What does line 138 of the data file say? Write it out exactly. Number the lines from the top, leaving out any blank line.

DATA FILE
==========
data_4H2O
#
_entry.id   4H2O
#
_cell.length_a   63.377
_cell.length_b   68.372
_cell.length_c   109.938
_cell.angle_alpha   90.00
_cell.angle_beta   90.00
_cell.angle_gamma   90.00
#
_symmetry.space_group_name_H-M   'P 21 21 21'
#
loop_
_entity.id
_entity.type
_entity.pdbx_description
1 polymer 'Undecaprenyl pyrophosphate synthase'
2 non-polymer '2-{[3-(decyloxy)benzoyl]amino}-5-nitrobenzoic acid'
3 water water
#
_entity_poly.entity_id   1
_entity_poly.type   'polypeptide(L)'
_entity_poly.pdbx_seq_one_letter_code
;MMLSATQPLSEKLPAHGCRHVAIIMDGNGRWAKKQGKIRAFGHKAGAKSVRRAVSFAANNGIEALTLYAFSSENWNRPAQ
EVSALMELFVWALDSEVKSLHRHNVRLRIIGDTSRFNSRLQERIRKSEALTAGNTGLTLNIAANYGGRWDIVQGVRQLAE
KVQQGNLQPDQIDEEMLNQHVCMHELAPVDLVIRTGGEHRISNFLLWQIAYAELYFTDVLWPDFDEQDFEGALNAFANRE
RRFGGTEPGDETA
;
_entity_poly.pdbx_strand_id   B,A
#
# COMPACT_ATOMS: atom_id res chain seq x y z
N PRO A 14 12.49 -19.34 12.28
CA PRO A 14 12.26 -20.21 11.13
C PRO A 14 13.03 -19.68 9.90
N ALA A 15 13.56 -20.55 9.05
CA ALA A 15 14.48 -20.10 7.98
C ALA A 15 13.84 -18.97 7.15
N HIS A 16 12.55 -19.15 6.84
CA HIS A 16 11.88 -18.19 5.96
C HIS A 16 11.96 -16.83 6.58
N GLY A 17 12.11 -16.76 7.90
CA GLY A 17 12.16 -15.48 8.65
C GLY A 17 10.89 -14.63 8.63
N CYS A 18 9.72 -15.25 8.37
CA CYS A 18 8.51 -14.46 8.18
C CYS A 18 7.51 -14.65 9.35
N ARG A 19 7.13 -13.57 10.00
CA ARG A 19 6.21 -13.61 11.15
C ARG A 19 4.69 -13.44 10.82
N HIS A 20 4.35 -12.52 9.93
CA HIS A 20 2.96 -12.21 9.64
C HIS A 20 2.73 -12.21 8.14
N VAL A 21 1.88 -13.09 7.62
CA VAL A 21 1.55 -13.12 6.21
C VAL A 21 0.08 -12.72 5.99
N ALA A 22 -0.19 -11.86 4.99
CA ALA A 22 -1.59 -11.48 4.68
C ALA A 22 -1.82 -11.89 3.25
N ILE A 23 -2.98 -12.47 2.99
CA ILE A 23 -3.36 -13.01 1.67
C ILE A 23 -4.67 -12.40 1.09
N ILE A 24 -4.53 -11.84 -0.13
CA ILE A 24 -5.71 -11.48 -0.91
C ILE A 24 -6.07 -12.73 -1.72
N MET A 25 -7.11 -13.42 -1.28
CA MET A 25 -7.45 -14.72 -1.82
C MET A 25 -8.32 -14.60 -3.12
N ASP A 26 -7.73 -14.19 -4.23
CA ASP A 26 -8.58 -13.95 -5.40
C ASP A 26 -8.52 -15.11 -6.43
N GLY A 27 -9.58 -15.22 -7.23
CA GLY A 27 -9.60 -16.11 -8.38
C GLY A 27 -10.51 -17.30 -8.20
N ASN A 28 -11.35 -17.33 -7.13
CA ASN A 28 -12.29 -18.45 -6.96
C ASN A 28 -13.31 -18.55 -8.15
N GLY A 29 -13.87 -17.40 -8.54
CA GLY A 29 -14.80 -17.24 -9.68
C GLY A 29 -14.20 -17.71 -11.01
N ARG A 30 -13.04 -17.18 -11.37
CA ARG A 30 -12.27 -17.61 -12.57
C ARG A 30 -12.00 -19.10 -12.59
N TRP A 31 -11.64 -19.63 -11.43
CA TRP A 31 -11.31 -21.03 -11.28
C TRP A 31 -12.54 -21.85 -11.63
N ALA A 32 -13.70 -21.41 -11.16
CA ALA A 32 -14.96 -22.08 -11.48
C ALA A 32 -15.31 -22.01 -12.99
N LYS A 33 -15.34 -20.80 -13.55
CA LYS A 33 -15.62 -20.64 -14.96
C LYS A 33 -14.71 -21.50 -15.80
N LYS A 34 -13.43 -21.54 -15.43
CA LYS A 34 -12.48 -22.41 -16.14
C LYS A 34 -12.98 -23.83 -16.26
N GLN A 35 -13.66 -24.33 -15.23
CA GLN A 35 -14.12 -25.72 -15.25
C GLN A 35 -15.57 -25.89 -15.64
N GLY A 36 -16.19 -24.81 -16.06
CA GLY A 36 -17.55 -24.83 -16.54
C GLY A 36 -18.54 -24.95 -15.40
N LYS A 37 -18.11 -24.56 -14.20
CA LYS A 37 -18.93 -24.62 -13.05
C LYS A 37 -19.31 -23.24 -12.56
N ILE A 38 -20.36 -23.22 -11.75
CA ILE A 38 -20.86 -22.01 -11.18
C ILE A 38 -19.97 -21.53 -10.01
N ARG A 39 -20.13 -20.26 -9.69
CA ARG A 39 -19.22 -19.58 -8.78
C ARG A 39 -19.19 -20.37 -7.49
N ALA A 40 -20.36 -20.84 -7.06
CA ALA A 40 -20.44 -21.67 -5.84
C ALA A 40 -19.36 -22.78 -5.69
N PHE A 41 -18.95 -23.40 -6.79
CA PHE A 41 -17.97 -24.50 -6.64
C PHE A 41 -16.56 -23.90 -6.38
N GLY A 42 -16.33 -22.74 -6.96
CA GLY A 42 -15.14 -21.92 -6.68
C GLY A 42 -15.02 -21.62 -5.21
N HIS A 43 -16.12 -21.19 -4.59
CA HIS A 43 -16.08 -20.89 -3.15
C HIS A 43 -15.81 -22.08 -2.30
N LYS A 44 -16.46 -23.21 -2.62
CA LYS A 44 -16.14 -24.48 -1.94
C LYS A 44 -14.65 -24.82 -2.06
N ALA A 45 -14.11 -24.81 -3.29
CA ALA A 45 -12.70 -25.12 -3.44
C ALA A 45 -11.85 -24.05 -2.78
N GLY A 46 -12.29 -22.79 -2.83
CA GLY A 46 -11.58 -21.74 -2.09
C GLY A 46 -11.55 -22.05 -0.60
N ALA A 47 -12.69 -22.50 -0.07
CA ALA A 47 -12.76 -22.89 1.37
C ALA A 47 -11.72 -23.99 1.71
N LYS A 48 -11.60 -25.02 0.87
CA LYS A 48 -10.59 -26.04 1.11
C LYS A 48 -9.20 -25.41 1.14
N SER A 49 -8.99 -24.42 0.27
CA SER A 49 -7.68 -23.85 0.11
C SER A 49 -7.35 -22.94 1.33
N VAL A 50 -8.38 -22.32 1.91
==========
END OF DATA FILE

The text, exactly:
N SER A 49 -8.99 -24.42 0.27